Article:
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A Guide to Tonight’s Concert: Notes on Etudes in Psychosis

By 

Michael Smith

E

tudes is widely regarded as the only important piece of music or anything else to emerge from Quebec during the 20th century. That LaGruyère received critical acclaim is even more startling when one considers that Etudes was his first and only attempt at composition and that he had split personalities, one of which was trying to bathe the other. So disturbed was he that following his debut in 1960, LaGruyère placed himself under the watch of the renowned phlebotomist Dr. Weltschmerz, and has not been seen since.

In an effort to better appreciate this Quebecois’ chef d’oeuvre, musical historians have documented LaGruyère’s two personalities. The first, Georges, was an antiestablishment newspaperman who criticized big business, politics, and the powerful stenographer unions of his day. As a result, he was often the target of mob violence, and on more than one occasion was caused to read shorthand poetry at gunpoint. Georges easily dismissed social customs and bragged that he was not a sheep; for instance he regularly attended the theater wearing a nightshirt and was not ashamed of asking the waiter to box up his leftovers. Marcel, on the other hand, earned his living as a feltmonger, and besides trying to bathe George, was most interested in Arab women. Although Marcel listed himself as the sole author of Etudes, his claim is incredible—it is impossible that such an epic score could have been written by just one person, and the work bears the distinct prints of both personalities. We can safely assume, for instance, that the nude Jordanian at the glockenspiel was Marcel’s creation; but when she dons a pajama top and places the hammers in a doggie bag, we smile as we imagine Georges wresting control of the pen, if only for a brief moment.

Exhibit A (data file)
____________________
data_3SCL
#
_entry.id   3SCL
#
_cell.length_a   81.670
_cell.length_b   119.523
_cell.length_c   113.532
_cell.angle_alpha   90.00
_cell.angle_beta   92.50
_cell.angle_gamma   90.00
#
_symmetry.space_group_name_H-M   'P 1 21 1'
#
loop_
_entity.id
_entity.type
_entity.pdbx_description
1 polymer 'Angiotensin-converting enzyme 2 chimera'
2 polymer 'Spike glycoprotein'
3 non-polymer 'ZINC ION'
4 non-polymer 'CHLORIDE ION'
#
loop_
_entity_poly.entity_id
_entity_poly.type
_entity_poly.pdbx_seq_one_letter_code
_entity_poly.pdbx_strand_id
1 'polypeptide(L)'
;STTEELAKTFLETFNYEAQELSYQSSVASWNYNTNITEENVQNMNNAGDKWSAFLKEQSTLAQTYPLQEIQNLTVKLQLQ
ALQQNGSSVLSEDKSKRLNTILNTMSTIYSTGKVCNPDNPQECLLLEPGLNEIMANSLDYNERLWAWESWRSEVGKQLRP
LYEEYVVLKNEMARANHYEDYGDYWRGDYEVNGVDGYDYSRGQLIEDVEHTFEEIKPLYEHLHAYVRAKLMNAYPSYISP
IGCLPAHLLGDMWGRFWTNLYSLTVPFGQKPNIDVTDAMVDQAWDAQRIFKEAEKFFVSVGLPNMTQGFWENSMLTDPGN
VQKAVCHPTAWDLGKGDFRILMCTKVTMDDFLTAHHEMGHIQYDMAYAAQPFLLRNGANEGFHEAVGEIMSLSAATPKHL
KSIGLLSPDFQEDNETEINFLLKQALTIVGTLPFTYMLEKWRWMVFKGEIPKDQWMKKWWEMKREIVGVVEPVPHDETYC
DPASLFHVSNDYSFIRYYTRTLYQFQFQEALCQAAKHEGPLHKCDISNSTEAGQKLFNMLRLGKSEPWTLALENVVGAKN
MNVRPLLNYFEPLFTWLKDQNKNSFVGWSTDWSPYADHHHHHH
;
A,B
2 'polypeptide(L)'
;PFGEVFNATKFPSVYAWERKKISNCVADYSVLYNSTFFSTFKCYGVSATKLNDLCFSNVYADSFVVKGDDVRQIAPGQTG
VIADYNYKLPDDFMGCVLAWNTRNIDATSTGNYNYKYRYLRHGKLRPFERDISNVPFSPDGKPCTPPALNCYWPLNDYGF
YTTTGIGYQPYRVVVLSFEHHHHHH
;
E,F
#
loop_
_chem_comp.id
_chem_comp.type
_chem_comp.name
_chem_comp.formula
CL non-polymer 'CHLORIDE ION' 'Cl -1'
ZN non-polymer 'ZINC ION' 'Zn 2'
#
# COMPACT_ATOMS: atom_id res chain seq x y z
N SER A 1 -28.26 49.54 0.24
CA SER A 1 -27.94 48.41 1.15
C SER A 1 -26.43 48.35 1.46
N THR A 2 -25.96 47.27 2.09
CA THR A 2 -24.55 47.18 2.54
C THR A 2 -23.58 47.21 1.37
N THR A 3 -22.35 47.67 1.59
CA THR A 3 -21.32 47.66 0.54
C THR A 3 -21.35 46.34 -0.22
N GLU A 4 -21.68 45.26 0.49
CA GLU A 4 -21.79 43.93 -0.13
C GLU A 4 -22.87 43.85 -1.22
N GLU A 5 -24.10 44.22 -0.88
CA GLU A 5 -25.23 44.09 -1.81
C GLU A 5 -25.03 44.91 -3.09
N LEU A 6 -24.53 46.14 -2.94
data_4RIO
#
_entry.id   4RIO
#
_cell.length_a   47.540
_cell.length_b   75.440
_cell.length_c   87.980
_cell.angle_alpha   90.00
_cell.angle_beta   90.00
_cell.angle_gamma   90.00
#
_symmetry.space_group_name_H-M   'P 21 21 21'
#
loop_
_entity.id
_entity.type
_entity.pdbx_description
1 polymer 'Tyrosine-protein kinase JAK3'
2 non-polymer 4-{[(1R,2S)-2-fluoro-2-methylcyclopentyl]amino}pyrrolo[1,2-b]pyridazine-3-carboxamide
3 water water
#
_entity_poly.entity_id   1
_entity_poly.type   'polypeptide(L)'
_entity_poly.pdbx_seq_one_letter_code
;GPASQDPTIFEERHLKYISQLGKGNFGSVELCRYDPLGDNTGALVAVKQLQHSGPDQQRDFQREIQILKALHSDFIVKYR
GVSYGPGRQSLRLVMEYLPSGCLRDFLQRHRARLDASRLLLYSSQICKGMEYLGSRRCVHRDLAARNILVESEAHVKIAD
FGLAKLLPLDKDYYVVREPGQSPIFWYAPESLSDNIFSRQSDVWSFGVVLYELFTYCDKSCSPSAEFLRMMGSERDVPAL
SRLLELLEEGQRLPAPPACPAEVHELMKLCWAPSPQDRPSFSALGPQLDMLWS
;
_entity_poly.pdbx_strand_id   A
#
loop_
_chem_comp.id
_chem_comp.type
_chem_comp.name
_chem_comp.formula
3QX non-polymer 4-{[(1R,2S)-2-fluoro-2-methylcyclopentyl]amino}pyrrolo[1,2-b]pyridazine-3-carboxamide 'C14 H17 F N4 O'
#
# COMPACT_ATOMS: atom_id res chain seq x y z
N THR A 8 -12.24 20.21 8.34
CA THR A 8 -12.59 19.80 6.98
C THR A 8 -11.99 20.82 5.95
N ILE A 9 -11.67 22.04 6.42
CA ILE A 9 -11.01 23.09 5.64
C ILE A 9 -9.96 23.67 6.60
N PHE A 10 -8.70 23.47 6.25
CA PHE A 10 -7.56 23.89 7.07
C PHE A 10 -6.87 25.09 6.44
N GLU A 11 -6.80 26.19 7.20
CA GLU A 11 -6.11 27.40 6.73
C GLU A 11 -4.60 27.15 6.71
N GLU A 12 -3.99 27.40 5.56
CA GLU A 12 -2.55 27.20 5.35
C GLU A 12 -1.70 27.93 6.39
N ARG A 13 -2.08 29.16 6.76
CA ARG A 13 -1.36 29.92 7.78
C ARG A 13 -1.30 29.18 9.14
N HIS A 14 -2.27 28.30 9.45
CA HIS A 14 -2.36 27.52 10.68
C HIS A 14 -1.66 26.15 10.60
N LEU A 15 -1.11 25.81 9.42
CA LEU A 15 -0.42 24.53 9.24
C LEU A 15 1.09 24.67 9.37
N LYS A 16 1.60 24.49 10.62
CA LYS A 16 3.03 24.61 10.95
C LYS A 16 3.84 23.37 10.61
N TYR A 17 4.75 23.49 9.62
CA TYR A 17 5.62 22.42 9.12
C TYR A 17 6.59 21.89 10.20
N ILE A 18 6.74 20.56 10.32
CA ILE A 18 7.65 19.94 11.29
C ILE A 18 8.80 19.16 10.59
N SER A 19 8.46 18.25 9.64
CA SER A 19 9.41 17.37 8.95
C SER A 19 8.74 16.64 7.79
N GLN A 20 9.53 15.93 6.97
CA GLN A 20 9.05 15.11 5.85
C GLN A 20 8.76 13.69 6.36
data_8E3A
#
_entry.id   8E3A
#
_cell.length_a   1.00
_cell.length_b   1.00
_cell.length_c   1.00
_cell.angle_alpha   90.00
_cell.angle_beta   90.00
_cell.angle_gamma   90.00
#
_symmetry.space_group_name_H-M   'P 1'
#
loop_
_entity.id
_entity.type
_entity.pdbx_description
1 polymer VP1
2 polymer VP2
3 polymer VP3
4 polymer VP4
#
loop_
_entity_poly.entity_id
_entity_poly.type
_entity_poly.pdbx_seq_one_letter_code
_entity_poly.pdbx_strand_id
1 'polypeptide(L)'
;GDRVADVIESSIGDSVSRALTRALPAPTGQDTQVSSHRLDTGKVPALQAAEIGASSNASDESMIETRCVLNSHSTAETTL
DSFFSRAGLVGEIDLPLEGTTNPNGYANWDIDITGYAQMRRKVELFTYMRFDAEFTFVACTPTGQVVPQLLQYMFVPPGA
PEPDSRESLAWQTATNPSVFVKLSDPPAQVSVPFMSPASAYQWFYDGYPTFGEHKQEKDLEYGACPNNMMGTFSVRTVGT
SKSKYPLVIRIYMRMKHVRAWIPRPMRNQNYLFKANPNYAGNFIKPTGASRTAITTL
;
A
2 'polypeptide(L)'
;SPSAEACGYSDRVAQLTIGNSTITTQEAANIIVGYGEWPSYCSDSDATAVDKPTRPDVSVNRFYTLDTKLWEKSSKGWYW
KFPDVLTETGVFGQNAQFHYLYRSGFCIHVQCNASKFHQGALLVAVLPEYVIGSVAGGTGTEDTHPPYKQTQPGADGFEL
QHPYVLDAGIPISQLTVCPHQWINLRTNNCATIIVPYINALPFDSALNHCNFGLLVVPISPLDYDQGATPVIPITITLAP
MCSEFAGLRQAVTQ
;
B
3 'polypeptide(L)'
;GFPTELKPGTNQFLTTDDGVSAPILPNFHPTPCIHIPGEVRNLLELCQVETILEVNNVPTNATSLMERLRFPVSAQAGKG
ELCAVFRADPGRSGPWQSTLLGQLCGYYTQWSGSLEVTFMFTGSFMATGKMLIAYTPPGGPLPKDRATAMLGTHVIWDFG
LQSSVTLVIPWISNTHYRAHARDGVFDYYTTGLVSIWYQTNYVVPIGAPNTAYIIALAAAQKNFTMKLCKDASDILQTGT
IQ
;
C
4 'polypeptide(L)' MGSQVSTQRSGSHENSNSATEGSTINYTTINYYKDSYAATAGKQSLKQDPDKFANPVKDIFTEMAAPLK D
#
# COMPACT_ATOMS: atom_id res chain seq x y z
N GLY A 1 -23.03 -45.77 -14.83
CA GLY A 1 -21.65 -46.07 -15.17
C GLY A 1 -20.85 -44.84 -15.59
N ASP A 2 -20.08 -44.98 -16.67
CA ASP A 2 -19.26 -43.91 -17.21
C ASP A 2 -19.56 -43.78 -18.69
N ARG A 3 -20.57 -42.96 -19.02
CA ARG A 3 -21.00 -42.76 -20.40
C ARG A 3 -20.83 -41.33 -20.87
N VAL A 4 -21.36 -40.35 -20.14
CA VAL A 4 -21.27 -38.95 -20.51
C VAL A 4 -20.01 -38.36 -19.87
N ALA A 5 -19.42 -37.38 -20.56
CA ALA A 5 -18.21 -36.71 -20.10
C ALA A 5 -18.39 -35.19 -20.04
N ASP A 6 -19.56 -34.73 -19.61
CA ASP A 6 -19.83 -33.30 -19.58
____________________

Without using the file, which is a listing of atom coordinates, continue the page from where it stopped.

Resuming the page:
Moreover, given that Etudes is primarily an exploration of death and that Georges was in constant fear of losing his life at the hands of mobsters, it is possible that Georges not only collaborated with Marcel on the composition, but was in fact the more important of the two authors. Like most French-Canadians, Georges viewed life as a meaningless existence, but did not share his contemporaries’ optimism that death constituted the extinguishing of the soul. Rather, Georges’s terrible vision was that death was the gateway to a world even more miserable than this one, a world something like Buffalo, but without prostitutes. For his part, Marcel took comfort in the thought of an afterlife because the eternities would certainly provide him plenty of opportunities to strangle Georges if he failed to do so on Earth. As you listen to Etudes, see if you can divine which portions were composed by Georges and which were composed by Marcel. Such an exercise can only enrich your enjoyment of this piece!

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Issue 18

published 

April 23, 2017

Michael Smith’s fiction has been featured or is forthcoming in The Hopper, The Delmarva Review, Drunk Monkeys, and McSweeney’s Internet Tendency.

Michael Smith is a writer, photographer, and Francophile residing in Salt Lake City, Utah.

i dont feel like fininishing this website right now and i am sorry

You've inferred a lot

about that guy's position

just based on his flair.

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Issue 18

This writing was originally published in Opium Magazine, and is not listed in the Lit.cat archives.
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